Anti-social media app turning heads

Nyiah Gesink — Staff Writer

On a Thursday at the beginning of the year, a group of students trickles into room 267. Howard Schaap, English professor, stands fiddling with the cords on his desk, trying to reacquaint himself with the technology. Before Schaap can begin his lesson, a sound like the jingle of bells rings from various phones around the room.

The collective notification: “Time to BeReal: 2 min left to capture a BeReal and see what your friends are up to!”

“Hey Schaap, wanna be in my BeReal?” English and secondary education major Teresa Taylor said.

“Uh, sure,” Schaap said. “I don’t know what that is but sure!”

Launched in December 2019, the app BeReal simultaneously notifies every user at random times of the day. Once the message has been sent, users have two minutes to post. If someone doesn’t make the time constraint, they don’t get to see the posts their friends have made. That is, unless they want to post a late BeReal and suffer the shame associated with late posts.

“I hate posting after the time has run out because then people think that I waited till I was doing something interesting to post,” Emily Alons, a psychology major, said. “But really I just hadn’t had time and still wanted to see what everyone else was up to.”

The app has no filters and limited retakes. It captures photos from both the front and back cameras of the phone.

Opening the app, users are met with a wide range of posts: a selfie accompanied by unaware business majors shoving Defenders into their mouths at the Grille, a stack of chemistry homework followed by a girl with tired eyes and a thumbs up, a snap of the student section with the Defenders football team in their first huddle of the year.

BeReal doesn’t care if you’re sleeping, working, or in class. They want to see it.

“It’s exciting, waiting for the notification to go off and then seeing what everyone is up to at the time,” Alons said.

The idea of the app is in direct opposition to most social media apps in use today. In fact, the app has come to be referred to as the “anti-social media” app.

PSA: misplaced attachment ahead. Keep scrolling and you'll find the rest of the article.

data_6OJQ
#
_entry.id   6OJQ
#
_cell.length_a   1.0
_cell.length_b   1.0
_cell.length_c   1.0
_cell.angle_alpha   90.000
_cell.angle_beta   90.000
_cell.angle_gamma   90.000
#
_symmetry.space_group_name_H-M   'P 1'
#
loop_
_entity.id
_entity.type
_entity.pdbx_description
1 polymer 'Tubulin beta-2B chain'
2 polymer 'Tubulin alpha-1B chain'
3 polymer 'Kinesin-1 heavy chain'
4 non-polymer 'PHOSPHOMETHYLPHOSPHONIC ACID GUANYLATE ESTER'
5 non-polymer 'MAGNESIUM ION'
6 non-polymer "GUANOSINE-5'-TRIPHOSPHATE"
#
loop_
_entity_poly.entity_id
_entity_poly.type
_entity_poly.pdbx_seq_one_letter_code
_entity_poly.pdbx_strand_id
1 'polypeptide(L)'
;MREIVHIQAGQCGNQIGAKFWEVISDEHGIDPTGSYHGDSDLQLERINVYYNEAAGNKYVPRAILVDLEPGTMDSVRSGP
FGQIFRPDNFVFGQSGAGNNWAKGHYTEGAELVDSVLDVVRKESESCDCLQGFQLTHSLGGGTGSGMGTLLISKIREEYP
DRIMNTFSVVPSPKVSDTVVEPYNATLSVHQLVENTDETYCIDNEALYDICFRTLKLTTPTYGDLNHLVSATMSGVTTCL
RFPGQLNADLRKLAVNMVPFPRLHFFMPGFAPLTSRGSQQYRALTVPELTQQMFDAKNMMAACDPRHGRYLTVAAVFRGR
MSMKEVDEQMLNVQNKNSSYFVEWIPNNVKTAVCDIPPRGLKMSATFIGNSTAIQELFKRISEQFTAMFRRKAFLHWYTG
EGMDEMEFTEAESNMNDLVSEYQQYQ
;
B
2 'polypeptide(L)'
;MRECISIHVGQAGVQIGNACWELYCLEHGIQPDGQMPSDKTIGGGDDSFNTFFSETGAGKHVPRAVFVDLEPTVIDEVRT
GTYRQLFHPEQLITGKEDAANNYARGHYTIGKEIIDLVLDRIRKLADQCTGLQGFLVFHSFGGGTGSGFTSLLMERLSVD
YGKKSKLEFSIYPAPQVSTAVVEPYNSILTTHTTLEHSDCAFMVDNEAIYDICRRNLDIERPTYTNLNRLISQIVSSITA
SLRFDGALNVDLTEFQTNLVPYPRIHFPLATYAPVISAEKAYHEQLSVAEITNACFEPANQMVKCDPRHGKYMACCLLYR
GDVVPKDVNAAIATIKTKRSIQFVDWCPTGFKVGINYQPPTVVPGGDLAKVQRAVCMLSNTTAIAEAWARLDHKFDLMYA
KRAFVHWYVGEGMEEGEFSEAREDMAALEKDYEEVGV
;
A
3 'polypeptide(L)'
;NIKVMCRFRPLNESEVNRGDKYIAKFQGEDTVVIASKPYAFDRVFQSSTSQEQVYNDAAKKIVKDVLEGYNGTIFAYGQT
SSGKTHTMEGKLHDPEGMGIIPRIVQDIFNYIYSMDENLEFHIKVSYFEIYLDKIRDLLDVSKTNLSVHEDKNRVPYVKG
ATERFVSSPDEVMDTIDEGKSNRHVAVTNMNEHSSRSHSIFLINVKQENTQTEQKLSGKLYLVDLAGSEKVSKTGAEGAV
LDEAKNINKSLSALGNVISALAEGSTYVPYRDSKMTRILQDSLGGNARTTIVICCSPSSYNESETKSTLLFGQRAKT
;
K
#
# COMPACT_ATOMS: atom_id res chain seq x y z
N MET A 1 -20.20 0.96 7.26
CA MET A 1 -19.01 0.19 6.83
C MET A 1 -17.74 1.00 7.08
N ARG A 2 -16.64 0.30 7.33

Apps such as Instagram and TikTok are infamous for allowing people to show off the best part of a person’s life. With filters that can completely change facial features, expectations of perfection, and a knack for showing off only the positive sides of people, typical social media apps tend to create an inauthentic atmosphere.

Social media apps have been overdue for a reboot. BeReal’s fresh take on social media encourages people to reveal both good and bad days— their exciting Fridays and mundane Tuesdays.

“I don’t see it as encouraging people to be fake, at least not any more than everything else in life,” Taylor said.

BeReal downloads have increased drastically in the year 2022 alone. As of April, the app had been downloaded 7.67 million times. By September, the app had accumulated 28 million downloads and counting, according to an article by Abby Sklencar, Content Specialist at Online Optimism. BeReal is climbing the charts, finding itself ranked the number one free app for phones.

Its popularity leaves users wondering if this refreshing change will bleed into other social apps as well.

“It’s fun,” Taylor said. “But at the end of the day, it’s just another social media app.”

Leave a Comment or Reply

Fill in your details below or click an icon to log in: Logo

You are commenting using your account. Log Out /  Change )

Twitter picture

You are commenting using your Twitter account. Log Out /  Change )

Facebook photo

You are commenting using your Facebook account. Log Out /  Change )

Connecting to %s